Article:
It would not be an exaggeration to say NRIs remain the most sought-after segment of homebuyers for Indian developers. A 16-million strong community globally, NRIs have brought liquidity to the market and forced developers to upscale their offerings to match the more sophisticated products they are used to.
Last year saw revived NRI interest in Indian real estate following recent economic and realty regulatory reforms, says Rahul Maroo, Senior Vice-President and Head of International Sales, Omkar Realtors.
Jaxay Shah, President, Credai National, agrees. “NRIs, especially from the Gulf, have a keen interest in Indian realty,” he says. “This interest has been further amplified with the implementation of Real Estate Regulatory Act (Rera), enhancing their confidence and trust in the newly transformed ecosystem. The introduction of REITs will also encourage widespread participation from consumers who now have the opportunity to make safe and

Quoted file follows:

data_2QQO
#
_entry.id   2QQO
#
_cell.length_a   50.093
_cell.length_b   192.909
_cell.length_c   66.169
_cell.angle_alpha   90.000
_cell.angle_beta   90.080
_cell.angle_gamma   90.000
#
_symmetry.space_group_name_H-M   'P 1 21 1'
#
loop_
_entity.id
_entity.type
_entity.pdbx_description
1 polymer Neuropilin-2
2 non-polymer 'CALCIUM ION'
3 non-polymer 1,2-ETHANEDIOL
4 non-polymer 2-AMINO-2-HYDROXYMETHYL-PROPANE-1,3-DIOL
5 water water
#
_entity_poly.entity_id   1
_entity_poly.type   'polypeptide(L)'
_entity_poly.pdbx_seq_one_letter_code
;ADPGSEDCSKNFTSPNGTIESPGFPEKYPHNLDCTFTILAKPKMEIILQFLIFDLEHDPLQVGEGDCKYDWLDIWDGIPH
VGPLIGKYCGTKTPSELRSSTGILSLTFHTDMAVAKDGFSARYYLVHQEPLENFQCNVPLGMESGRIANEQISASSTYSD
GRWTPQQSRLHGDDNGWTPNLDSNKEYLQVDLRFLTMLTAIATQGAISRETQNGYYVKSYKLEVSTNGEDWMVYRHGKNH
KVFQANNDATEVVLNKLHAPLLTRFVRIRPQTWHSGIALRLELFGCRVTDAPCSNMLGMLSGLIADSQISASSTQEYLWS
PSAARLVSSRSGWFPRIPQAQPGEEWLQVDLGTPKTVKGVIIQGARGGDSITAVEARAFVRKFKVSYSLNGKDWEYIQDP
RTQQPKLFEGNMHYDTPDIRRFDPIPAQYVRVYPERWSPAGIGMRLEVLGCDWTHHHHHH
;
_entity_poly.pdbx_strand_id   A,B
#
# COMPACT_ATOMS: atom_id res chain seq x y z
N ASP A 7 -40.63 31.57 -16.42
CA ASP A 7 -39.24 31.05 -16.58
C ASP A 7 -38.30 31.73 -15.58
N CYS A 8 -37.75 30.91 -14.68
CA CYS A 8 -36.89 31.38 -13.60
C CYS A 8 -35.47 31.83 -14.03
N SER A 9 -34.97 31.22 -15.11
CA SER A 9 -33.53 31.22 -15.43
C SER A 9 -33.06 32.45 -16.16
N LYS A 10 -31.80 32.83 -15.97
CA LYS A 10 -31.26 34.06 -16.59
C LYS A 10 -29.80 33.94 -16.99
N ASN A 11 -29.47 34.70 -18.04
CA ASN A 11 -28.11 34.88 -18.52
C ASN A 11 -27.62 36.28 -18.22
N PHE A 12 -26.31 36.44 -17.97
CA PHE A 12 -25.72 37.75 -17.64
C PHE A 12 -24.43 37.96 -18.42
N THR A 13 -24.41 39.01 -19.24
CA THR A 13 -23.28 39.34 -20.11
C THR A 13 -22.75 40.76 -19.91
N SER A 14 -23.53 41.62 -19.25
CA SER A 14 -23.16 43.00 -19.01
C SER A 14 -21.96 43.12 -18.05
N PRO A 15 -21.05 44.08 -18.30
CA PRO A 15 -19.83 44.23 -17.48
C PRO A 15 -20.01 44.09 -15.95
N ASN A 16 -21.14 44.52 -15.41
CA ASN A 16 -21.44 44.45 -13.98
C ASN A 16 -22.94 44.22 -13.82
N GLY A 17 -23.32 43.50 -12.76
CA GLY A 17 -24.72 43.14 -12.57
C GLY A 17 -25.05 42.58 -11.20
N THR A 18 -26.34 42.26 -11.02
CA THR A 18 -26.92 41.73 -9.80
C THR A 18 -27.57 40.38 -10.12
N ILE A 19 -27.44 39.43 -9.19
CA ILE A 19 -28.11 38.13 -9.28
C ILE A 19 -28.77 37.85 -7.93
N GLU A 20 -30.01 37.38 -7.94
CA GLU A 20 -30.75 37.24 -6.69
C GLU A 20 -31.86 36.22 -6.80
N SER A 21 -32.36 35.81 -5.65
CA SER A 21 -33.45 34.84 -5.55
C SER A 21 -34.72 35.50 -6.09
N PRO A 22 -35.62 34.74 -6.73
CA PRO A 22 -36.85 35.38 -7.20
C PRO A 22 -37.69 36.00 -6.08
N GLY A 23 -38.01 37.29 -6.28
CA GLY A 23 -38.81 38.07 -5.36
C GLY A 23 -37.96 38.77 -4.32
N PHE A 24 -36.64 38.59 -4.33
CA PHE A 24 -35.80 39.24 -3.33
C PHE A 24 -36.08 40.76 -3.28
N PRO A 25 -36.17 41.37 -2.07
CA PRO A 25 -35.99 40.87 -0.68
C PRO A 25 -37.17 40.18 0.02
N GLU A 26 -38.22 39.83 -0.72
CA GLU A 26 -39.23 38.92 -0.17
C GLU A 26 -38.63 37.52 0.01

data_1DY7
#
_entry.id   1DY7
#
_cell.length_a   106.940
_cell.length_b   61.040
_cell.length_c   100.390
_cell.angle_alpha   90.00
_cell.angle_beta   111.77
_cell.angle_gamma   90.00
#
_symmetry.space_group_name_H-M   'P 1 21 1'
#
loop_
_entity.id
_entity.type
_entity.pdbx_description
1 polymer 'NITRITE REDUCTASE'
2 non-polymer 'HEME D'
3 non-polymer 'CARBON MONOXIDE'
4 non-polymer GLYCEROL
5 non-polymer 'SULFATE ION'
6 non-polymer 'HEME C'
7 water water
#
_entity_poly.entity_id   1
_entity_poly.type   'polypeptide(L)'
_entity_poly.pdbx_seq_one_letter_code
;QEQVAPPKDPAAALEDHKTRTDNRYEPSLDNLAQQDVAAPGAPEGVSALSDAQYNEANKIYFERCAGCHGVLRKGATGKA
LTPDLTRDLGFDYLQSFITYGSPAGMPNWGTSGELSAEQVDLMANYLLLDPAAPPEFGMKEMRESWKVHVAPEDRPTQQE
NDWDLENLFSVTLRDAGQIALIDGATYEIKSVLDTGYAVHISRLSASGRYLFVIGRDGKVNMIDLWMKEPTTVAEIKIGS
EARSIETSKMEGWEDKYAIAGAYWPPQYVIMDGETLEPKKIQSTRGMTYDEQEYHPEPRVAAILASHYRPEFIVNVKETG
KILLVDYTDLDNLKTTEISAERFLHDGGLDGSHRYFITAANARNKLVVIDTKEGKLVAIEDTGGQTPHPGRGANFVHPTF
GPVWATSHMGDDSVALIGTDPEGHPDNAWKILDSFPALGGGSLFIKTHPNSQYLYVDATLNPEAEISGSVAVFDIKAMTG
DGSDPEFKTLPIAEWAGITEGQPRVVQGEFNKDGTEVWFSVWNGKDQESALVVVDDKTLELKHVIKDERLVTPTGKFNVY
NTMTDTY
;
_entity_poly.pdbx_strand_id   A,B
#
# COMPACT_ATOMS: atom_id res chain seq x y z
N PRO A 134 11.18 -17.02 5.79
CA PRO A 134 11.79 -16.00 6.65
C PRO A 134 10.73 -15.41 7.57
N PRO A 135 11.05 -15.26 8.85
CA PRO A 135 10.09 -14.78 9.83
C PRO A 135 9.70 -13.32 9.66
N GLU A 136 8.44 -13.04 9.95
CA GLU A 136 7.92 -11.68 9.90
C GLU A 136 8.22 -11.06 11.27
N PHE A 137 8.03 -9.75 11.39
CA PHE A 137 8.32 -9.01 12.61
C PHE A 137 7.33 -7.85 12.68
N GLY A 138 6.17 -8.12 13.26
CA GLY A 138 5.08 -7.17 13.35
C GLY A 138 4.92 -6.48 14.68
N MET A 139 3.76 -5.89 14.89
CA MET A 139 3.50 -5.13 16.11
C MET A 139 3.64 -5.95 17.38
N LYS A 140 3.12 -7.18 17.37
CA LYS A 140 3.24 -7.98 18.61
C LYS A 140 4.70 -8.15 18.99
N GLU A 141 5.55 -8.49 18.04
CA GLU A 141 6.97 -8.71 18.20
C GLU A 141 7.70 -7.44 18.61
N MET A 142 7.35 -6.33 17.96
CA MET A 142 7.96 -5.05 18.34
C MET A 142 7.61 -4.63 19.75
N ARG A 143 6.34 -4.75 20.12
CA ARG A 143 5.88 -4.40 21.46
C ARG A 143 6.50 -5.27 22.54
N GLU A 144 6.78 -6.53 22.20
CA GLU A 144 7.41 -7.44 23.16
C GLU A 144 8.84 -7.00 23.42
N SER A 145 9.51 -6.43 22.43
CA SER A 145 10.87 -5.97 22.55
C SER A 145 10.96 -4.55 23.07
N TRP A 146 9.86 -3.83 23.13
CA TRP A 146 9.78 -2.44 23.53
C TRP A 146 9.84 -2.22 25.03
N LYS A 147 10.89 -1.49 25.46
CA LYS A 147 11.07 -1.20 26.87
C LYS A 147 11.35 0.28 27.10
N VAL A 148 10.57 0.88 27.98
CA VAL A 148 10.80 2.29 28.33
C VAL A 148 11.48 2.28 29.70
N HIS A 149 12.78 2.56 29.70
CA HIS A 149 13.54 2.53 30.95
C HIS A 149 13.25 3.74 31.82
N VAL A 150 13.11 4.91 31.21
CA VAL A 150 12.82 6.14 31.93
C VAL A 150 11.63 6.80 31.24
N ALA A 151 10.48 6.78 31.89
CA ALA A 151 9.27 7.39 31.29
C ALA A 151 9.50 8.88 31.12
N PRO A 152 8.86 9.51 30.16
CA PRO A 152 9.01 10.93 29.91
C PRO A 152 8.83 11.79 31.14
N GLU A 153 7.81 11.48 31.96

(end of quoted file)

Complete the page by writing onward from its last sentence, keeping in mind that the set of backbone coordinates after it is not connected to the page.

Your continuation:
Market data suggests the main metros continue to hold NRI interest and their contribution to developers’ sales looks set to increase this year. Data from listings agent Quikr Homes shows that Mumbai, Hyderabad, Chennai and Bengaluru remain investment hotspots due to increased employment opportunities, improved connectivity and better infrastructure. “The NRI contribution to real estate developers portfolio was 10-12 per cent in 2017-18, which is expected to increase to 18-20 per cent in 2018-19, mainly because of higher transparency in the market post Rera implementation,” says Sonu Abhinandan, Head of QuikrHomes.
But as residential real estate deals with a staggering inventory overhang and slowing returns, NRIs have turned to other segments. We look at five segments that hould be on the radar of NRI property buyers.